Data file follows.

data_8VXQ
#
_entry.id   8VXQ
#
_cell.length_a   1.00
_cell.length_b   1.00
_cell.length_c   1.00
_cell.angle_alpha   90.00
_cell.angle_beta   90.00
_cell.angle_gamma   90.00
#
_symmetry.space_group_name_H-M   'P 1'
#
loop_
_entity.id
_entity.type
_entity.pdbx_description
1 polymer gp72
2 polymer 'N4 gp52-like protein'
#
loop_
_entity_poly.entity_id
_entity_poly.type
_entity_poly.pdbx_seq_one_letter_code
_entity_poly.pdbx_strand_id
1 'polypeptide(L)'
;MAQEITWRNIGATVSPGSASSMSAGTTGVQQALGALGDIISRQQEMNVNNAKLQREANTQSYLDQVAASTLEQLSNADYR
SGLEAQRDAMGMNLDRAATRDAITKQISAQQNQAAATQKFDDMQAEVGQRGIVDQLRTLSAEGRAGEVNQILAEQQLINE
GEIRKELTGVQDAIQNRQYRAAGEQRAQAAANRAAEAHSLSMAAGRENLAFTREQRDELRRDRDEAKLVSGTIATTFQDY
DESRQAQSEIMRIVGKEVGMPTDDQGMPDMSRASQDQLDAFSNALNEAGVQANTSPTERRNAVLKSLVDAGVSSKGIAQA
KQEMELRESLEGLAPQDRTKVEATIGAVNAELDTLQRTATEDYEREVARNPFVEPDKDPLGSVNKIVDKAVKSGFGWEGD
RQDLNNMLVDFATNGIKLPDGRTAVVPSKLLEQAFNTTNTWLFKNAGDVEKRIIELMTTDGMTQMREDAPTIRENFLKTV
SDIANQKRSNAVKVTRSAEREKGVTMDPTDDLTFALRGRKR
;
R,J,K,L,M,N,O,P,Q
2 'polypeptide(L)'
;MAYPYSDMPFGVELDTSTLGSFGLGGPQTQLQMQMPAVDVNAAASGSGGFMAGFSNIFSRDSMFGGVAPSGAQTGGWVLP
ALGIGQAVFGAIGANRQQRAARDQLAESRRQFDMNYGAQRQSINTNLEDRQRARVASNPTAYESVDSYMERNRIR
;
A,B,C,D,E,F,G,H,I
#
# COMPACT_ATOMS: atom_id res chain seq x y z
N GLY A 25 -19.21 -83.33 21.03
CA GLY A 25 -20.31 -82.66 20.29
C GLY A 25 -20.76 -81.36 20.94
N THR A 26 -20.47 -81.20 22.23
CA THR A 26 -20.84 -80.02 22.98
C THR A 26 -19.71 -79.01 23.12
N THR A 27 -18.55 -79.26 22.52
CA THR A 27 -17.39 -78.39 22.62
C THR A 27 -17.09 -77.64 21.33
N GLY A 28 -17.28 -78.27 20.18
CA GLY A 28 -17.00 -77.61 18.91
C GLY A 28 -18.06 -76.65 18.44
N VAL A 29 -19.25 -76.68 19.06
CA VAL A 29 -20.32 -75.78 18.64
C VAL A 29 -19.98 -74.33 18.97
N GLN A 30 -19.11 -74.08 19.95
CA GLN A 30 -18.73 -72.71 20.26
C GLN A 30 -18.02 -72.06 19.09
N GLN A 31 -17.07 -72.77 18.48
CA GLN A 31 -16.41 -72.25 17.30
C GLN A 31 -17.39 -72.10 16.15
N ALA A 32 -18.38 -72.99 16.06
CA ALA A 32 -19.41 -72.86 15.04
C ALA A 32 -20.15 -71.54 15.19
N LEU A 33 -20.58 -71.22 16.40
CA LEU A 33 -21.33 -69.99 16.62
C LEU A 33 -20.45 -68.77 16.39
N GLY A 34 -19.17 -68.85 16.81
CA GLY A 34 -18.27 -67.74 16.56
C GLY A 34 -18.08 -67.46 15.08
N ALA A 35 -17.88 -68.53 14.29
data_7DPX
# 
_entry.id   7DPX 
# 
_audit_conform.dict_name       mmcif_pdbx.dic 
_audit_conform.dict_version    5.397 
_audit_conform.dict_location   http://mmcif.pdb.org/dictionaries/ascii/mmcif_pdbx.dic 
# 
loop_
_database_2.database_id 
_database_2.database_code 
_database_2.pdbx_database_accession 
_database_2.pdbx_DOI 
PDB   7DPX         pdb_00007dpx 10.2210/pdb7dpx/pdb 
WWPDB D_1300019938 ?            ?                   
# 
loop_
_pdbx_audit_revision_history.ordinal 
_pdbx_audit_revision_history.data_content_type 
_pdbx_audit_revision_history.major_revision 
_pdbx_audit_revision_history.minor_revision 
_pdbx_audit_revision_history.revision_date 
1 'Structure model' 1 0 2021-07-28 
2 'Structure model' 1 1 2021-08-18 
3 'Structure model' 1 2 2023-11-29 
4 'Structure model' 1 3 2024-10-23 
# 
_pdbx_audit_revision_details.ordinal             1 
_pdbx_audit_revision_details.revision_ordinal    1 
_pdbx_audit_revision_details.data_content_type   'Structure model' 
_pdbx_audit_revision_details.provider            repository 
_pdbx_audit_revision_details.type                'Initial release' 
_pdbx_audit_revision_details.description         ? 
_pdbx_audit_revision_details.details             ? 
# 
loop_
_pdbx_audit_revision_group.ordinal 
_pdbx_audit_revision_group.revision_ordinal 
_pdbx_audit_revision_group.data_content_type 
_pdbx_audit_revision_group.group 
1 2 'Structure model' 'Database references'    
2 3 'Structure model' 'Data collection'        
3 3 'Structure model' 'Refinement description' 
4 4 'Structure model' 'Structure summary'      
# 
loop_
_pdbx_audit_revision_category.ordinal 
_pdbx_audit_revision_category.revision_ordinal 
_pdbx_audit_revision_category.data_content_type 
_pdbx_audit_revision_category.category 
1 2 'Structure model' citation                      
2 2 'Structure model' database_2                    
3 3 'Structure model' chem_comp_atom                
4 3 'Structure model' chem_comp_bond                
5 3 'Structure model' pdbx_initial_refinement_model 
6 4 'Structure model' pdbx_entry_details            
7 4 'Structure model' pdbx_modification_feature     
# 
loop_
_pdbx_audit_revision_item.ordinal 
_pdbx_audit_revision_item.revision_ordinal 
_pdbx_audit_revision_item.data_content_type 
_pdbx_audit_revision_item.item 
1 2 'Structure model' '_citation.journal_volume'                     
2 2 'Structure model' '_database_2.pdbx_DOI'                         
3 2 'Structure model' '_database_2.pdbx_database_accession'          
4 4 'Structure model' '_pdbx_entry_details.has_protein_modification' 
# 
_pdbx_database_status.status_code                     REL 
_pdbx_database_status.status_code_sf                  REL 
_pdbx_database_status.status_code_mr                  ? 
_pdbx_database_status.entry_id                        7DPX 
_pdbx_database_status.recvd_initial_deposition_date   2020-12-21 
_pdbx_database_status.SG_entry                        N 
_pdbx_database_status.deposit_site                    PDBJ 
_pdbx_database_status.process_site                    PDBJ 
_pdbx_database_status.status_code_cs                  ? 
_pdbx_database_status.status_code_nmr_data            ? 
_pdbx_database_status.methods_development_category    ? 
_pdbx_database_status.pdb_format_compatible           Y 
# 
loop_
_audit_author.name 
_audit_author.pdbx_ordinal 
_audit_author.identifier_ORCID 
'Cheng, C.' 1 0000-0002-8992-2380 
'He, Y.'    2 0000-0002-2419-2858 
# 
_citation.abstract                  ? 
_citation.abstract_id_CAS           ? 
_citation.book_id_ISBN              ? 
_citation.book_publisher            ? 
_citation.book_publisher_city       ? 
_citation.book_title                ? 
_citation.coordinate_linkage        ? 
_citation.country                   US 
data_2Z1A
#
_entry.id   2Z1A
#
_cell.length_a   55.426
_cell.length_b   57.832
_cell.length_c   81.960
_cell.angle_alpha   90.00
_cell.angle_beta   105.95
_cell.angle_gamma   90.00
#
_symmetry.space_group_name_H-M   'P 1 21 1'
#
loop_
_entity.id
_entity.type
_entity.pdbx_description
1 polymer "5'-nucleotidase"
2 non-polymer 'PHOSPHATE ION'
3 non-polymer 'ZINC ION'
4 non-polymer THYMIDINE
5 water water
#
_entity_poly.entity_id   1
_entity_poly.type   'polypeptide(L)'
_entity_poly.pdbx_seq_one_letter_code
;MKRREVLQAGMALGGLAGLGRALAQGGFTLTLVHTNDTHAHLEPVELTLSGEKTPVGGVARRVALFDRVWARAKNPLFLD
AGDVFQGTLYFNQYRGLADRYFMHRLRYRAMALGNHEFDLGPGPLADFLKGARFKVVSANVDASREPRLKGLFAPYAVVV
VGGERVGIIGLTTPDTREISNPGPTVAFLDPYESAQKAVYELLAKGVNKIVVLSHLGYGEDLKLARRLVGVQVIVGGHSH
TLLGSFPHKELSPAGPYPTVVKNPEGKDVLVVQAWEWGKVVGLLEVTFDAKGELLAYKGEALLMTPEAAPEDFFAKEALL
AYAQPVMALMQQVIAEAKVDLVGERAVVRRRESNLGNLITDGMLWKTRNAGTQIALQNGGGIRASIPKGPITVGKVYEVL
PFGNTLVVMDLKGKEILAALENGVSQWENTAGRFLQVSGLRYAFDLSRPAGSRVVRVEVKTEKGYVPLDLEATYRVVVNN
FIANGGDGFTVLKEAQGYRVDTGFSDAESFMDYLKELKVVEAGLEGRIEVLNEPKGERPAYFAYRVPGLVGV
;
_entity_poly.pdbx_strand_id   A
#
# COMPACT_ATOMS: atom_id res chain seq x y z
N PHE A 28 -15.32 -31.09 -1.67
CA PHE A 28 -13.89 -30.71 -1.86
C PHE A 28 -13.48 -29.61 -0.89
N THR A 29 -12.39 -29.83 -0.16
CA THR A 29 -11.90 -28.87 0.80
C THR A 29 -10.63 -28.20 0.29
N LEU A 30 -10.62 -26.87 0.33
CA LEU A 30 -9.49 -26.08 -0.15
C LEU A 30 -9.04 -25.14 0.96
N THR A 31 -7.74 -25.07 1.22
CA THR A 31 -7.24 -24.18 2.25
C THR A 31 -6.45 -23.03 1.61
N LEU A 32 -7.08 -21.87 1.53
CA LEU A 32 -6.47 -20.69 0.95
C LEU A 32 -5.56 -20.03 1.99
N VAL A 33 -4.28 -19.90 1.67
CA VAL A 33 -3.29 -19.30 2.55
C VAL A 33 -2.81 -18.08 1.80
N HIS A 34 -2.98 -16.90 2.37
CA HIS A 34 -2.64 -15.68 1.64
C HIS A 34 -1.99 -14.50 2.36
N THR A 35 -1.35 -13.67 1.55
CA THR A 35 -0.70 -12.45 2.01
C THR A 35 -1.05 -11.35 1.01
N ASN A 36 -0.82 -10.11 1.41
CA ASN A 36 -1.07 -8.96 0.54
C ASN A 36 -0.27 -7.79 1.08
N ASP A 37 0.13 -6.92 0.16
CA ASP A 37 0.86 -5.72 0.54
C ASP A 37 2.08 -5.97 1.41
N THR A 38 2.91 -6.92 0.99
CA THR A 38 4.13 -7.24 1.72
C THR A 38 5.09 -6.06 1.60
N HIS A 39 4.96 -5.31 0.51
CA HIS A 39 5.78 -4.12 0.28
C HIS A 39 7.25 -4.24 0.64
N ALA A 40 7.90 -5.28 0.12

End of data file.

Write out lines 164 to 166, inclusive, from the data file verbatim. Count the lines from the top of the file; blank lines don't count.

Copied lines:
_citation.book_id_ISBN              ? 
_citation.book_publisher            ? 
_citation.book_publisher_city       ? 